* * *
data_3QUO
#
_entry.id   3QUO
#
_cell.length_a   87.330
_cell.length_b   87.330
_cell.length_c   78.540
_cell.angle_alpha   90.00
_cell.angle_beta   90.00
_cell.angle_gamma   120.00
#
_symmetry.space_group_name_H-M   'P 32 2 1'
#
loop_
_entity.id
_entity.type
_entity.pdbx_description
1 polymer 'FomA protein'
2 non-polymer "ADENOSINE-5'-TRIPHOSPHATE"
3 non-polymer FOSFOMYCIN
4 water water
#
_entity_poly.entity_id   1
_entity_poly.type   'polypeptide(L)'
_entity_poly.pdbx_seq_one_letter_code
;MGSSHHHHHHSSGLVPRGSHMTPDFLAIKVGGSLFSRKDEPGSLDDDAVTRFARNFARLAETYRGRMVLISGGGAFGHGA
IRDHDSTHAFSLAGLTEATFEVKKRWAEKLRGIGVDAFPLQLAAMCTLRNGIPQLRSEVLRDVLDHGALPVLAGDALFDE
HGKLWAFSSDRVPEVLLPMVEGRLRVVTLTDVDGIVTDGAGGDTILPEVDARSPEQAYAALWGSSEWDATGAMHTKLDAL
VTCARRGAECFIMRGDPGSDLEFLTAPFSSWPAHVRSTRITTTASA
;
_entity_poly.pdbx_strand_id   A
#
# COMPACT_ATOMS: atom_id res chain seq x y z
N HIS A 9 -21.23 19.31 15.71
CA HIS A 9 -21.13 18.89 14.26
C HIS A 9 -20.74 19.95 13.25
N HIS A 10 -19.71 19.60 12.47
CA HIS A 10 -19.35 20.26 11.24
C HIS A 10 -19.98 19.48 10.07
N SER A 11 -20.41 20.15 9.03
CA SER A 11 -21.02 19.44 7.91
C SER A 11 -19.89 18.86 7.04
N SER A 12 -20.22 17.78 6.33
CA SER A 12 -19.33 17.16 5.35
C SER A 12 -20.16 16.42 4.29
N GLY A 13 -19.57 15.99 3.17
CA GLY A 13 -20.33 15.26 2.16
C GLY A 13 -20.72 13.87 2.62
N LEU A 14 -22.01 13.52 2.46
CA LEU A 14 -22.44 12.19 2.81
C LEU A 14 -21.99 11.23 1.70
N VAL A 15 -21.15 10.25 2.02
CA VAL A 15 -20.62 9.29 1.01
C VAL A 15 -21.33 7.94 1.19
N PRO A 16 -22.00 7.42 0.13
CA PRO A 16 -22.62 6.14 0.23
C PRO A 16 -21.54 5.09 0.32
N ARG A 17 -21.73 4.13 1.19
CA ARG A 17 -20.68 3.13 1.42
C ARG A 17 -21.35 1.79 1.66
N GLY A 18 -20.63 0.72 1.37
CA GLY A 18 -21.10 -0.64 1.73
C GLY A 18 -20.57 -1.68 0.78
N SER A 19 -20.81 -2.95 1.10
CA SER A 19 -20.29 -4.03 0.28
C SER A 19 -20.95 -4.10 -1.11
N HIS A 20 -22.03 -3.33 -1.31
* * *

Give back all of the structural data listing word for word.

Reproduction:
data_3QUO
#
_entry.id   3QUO
#
_cell.length_a   87.330
_cell.length_b   87.330
_cell.length_c   78.540
_cell.angle_alpha   90.00
_cell.angle_beta   90.00
_cell.angle_gamma   120.00
#
_symmetry.space_group_name_H-M   'P 32 2 1'
#
loop_
_entity.id
_entity.type
_entity.pdbx_description
1 polymer 'FomA protein'
2 non-polymer "ADENOSINE-5'-TRIPHOSPHATE"
3 non-polymer FOSFOMYCIN
4 water water
#
_entity_poly.entity_id   1
_entity_poly.type   'polypeptide(L)'
_entity_poly.pdbx_seq_one_letter_code
;MGSSHHHHHHSSGLVPRGSHMTPDFLAIKVGGSLFSRKDEPGSLDDDAVTRFARNFARLAETYRGRMVLISGGGAFGHGA
IRDHDSTHAFSLAGLTEATFEVKKRWAEKLRGIGVDAFPLQLAAMCTLRNGIPQLRSEVLRDVLDHGALPVLAGDALFDE
HGKLWAFSSDRVPEVLLPMVEGRLRVVTLTDVDGIVTDGAGGDTILPEVDARSPEQAYAALWGSSEWDATGAMHTKLDAL
VTCARRGAECFIMRGDPGSDLEFLTAPFSSWPAHVRSTRITTTASA
;
_entity_poly.pdbx_strand_id   A
#
# COMPACT_ATOMS: atom_id res chain seq x y z
N HIS A 9 -21.23 19.31 15.71
CA HIS A 9 -21.13 18.89 14.26
C HIS A 9 -20.74 19.95 13.25
N HIS A 10 -19.71 19.60 12.47
CA HIS A 10 -19.35 20.26 11.24
C HIS A 10 -19.98 19.48 10.07
N SER A 11 -20.41 20.15 9.03
CA SER A 11 -21.02 19.44 7.91
C SER A 11 -19.89 18.86 7.04
N SER A 12 -20.22 17.78 6.33
CA SER A 12 -19.33 17.16 5.35
C SER A 12 -20.16 16.42 4.29
N GLY A 13 -19.57 15.99 3.17
CA GLY A 13 -20.33 15.26 2.16
C GLY A 13 -20.72 13.87 2.62
N LEU A 14 -22.01 13.52 2.46
CA LEU A 14 -22.44 12.19 2.81
C LEU A 14 -21.99 11.23 1.70
N VAL A 15 -21.15 10.25 2.02
CA VAL A 15 -20.62 9.29 1.01
C VAL A 15 -21.33 7.94 1.19
N PRO A 16 -22.00 7.42 0.13
CA PRO A 16 -22.62 6.14 0.23
C PRO A 16 -21.54 5.09 0.32
N ARG A 17 -21.73 4.13 1.19
CA ARG A 17 -20.68 3.13 1.42
C ARG A 17 -21.35 1.79 1.66
N GLY A 18 -20.63 0.72 1.37
CA GLY A 18 -21.10 -0.64 1.73
C GLY A 18 -20.57 -1.68 0.78
N SER A 19 -20.81 -2.95 1.10
CA SER A 19 -20.29 -4.03 0.28
C SER A 19 -20.95 -4.10 -1.11
N HIS A 20 -22.03 -3.33 -1.31